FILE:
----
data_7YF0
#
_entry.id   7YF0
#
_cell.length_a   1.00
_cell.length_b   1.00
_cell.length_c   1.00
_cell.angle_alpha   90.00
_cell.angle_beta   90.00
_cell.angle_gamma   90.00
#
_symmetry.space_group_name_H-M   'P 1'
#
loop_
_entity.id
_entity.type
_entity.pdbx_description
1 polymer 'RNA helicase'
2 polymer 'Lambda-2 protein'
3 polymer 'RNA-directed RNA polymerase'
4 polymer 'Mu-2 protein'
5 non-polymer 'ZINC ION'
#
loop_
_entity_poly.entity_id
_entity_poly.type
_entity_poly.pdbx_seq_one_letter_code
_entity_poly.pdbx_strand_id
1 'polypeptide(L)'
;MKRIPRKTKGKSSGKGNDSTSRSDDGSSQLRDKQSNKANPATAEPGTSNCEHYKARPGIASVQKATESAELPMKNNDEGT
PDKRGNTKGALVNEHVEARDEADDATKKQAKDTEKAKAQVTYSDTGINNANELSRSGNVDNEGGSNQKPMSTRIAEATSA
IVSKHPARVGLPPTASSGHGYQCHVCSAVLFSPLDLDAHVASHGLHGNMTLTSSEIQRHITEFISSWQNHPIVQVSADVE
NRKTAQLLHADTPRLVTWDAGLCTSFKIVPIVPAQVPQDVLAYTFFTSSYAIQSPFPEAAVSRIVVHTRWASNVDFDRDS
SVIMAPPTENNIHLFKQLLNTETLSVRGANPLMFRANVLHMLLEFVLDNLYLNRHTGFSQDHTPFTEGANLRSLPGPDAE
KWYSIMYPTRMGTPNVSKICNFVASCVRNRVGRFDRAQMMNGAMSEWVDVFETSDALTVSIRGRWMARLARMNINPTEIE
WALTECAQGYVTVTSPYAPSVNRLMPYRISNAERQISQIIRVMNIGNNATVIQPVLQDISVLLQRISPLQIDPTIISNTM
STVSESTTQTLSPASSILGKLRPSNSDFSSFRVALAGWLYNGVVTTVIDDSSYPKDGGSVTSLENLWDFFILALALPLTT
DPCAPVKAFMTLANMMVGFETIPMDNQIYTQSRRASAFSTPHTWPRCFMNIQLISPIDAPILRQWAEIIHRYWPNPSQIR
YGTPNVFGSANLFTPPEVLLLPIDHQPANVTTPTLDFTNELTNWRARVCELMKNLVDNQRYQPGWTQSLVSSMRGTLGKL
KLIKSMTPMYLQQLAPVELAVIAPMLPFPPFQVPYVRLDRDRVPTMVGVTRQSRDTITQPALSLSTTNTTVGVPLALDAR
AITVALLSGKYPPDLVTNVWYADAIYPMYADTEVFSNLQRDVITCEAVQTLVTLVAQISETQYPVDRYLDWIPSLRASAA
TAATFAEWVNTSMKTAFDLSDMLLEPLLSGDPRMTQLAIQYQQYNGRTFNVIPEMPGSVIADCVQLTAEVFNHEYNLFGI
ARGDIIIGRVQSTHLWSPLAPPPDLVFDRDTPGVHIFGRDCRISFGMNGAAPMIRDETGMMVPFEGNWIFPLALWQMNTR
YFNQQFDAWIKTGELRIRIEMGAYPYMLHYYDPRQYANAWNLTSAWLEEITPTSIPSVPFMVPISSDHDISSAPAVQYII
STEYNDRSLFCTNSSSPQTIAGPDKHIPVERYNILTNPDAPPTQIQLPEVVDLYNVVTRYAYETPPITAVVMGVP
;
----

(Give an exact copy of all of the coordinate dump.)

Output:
data_7YF0
#
_entry.id   7YF0
#
_cell.length_a   1.00
_cell.length_b   1.00
_cell.length_c   1.00
_cell.angle_alpha   90.00
_cell.angle_beta   90.00
_cell.angle_gamma   90.00
#
_symmetry.space_group_name_H-M   'P 1'
#
loop_
_entity.id
_entity.type
_entity.pdbx_description
1 polymer 'RNA helicase'
2 polymer 'Lambda-2 protein'
3 polymer 'RNA-directed RNA polymerase'
4 polymer 'Mu-2 protein'
5 non-polymer 'ZINC ION'
#
loop_
_entity_poly.entity_id
_entity_poly.type
_entity_poly.pdbx_seq_one_letter_code
_entity_poly.pdbx_strand_id
1 'polypeptide(L)'
;MKRIPRKTKGKSSGKGNDSTSRSDDGSSQLRDKQSNKANPATAEPGTSNCEHYKARPGIASVQKATESAELPMKNNDEGT
PDKRGNTKGALVNEHVEARDEADDATKKQAKDTEKAKAQVTYSDTGINNANELSRSGNVDNEGGSNQKPMSTRIAEATSA
IVSKHPARVGLPPTASSGHGYQCHVCSAVLFSPLDLDAHVASHGLHGNMTLTSSEIQRHITEFISSWQNHPIVQVSADVE
NRKTAQLLHADTPRLVTWDAGLCTSFKIVPIVPAQVPQDVLAYTFFTSSYAIQSPFPEAAVSRIVVHTRWASNVDFDRDS
SVIMAPPTENNIHLFKQLLNTETLSVRGANPLMFRANVLHMLLEFVLDNLYLNRHTGFSQDHTPFTEGANLRSLPGPDAE
KWYSIMYPTRMGTPNVSKICNFVASCVRNRVGRFDRAQMMNGAMSEWVDVFETSDALTVSIRGRWMARLARMNINPTEIE
WALTECAQGYVTVTSPYAPSVNRLMPYRISNAERQISQIIRVMNIGNNATVIQPVLQDISVLLQRISPLQIDPTIISNTM
STVSESTTQTLSPASSILGKLRPSNSDFSSFRVALAGWLYNGVVTTVIDDSSYPKDGGSVTSLENLWDFFILALALPLTT
DPCAPVKAFMTLANMMVGFETIPMDNQIYTQSRRASAFSTPHTWPRCFMNIQLISPIDAPILRQWAEIIHRYWPNPSQIR
YGTPNVFGSANLFTPPEVLLLPIDHQPANVTTPTLDFTNELTNWRARVCELMKNLVDNQRYQPGWTQSLVSSMRGTLGKL
KLIKSMTPMYLQQLAPVELAVIAPMLPFPPFQVPYVRLDRDRVPTMVGVTRQSRDTITQPALSLSTTNTTVGVPLALDAR
AITVALLSGKYPPDLVTNVWYADAIYPMYADTEVFSNLQRDVITCEAVQTLVTLVAQISETQYPVDRYLDWIPSLRASAA
TAATFAEWVNTSMKTAFDLSDMLLEPLLSGDPRMTQLAIQYQQYNGRTFNVIPEMPGSVIADCVQLTAEVFNHEYNLFGI
ARGDIIIGRVQSTHLWSPLAPPPDLVFDRDTPGVHIFGRDCRISFGMNGAAPMIRDETGMMVPFEGNWIFPLALWQMNTR
YFNQQFDAWIKTGELRIRIEMGAYPYMLHYYDPRQYANAWNLTSAWLEEITPTSIPSVPFMVPISSDHDISSAPAVQYII
STEYNDRSLFCTNSSSPQTIAGPDKHIPVERYNILTNPDAPPTQIQLPEVVDLYNVVTRYAYETPPITAVVMGVP
;